It's a Living. Part I: David's Saga. Episode 17: 3rd Time's The ...
In the previous episode, David proposed that the end of jobs might possibly be a net plus for society. His next day, however, would not be a net plus.
It was an ordinary afternoon. Susan was giving a singing lesson on Skype. Adam was quietly doing his homework. (Their parenting-by-guilt was working remarkably well.) David was staring into his Big Data, trying to make more efficient the single-payer health care system his white paper helped get enacted. He was so proud that he helped pass the law that allowed 50 million more people, including 11 million formerly illegal immigrants, to get health care.
And then David felt that pressure in his chest again. But this time, taking deep breaths didn't help. As before his previous heart attacks, it kept getting worse. "Susan, call 911."
But this was Sage River not San Francisco, and five minutes, ten minutes, 15 minutes, and still no ambulance. Susan called again but 911 said, "I'm sorry. The system is overwhelmed. We just don't have enough ambulances. We can't keep up with the demand. It shouldn't be too long."
But when you're having a heart attack, you don't have long. David was getting dizzy and the pressure in his chest intolerable. His skin, normally pale, was now red and shading to purple, with Susan and especially Adam, looking on in horror.
Finally after 20 minutes, the ambulance arrived and a paramedic and EMT moved David onto the ambulance, with Susan and Adam by his side. Unless it's a real emergency, noise abatement rules require ambulances to use their siren as little as possible, but this was a real emergency. The driver turned on the siren and kept it on.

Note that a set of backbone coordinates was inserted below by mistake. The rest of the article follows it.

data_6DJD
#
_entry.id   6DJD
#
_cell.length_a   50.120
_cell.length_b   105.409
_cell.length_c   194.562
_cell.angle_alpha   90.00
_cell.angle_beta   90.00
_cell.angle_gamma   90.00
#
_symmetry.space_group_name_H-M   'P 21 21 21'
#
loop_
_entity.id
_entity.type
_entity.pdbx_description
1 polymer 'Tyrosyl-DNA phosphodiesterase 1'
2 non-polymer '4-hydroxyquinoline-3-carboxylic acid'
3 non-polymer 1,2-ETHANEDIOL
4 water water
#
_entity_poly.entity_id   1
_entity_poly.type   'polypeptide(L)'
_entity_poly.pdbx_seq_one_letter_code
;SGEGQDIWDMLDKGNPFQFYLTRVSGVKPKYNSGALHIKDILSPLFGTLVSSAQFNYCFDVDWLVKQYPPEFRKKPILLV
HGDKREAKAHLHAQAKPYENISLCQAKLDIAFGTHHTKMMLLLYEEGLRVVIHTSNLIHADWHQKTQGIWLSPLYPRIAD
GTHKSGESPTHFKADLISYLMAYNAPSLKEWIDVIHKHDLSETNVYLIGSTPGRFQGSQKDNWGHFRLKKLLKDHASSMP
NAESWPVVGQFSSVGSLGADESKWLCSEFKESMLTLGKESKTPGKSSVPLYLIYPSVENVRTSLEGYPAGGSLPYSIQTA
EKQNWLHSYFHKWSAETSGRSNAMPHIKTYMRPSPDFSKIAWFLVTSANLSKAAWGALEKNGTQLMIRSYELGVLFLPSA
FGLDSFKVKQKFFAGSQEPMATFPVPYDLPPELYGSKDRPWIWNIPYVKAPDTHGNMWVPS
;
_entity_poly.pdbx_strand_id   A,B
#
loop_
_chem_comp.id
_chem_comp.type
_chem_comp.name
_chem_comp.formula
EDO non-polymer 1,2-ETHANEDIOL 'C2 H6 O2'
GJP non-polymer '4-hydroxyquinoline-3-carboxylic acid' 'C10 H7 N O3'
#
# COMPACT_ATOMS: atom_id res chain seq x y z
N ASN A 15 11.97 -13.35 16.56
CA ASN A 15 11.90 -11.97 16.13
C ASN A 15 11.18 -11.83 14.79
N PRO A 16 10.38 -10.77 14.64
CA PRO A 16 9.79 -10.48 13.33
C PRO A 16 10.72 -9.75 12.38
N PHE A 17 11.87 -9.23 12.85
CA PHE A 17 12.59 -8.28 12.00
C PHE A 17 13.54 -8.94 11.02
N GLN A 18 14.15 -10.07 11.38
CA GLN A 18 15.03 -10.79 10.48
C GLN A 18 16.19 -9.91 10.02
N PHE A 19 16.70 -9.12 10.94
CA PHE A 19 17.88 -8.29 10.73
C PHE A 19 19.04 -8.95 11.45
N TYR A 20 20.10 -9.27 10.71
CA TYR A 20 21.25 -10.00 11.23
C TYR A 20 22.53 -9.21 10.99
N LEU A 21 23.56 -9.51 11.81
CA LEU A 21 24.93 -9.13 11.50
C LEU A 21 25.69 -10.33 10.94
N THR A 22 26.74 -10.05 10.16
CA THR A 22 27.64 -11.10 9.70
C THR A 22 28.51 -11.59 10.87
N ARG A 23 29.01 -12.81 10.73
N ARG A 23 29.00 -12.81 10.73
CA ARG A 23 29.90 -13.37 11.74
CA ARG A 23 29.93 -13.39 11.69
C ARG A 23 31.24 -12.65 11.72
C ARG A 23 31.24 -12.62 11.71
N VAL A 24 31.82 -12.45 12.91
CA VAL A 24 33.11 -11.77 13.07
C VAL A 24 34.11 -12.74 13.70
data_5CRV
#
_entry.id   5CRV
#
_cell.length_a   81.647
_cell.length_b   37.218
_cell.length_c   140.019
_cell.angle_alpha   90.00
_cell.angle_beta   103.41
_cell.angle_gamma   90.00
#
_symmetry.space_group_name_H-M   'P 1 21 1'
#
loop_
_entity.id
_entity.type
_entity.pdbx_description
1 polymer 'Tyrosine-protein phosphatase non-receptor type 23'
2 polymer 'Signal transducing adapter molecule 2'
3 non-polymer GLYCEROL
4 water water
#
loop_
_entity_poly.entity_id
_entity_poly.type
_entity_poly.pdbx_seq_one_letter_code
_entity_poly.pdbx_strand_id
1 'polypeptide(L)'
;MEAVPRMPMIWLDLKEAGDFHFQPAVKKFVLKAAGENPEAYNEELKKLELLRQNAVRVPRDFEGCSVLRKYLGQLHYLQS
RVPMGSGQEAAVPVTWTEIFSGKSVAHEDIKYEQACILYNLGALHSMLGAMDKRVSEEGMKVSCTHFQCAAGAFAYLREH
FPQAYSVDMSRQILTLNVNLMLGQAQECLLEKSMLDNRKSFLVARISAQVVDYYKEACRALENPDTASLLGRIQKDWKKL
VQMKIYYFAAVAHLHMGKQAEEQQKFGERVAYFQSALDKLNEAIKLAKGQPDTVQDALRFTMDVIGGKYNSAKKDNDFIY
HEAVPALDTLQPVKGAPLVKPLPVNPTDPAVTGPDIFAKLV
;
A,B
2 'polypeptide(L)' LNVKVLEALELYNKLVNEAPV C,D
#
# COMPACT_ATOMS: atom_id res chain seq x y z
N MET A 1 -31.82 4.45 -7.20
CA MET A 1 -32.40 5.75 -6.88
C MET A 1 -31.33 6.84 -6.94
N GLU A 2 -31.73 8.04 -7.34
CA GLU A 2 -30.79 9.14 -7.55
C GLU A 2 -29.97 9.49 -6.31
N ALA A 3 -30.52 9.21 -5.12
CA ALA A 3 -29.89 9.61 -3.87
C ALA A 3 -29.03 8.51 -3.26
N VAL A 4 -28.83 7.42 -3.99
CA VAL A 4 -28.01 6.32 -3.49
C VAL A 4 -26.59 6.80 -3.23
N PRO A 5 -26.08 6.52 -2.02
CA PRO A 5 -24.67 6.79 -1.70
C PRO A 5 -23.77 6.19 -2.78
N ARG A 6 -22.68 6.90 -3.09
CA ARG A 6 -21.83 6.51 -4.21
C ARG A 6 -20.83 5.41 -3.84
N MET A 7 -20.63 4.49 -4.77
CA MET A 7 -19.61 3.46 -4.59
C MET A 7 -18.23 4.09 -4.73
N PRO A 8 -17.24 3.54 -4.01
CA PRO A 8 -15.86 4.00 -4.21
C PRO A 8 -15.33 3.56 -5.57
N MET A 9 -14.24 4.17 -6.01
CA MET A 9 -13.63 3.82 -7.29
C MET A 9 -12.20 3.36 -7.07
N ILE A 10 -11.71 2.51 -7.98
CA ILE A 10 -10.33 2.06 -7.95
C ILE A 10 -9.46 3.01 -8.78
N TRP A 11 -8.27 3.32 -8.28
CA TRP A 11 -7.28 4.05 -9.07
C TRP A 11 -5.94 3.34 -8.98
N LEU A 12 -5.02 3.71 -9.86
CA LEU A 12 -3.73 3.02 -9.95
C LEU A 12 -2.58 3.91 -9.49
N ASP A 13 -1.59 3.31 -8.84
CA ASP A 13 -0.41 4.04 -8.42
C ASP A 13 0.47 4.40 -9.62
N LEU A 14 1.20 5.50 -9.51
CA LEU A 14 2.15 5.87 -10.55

While starting an IV drip to reduce David's pain, the paramedic told the EMT to start CPR. "No, slower! Harder!," the paramedic coached the EMT. The EMT pleaded, "This is only my second time. I'm new!"
David got more purple. And then blue. Susan screamed, "He stopped breathing!" The paramedic pushed the EMT aside and continued the CPR, far harder. But it was too late.
A month later, Susan received a copy of David's will. He had always lived modestly and invested rather than spent. Every time he had an extra thousand dollars, he'd invest it in Vanguard Growth Index Fund, a widely touted smart place to put money. As a result, although he never had a huge salary, in the 20 years since he started saving, his nest egg had already grown to $500,000. He chose to leave half to Susan and Adam and the other half to the American Heart Association, specifically to fund research on sudden heart attack in men, which kills many more men, earlier, than other diseases, yet receives proportionately much less funding.
Susan decided that the next plays she directs will be fundraisers for that cause.
Although guilty for feeling this way, she felt relief that only now did she feel free to live the life she really wanted to live--if only she knew what that was.
Episode I of Part II: Susan's Saga, will be published next Monday.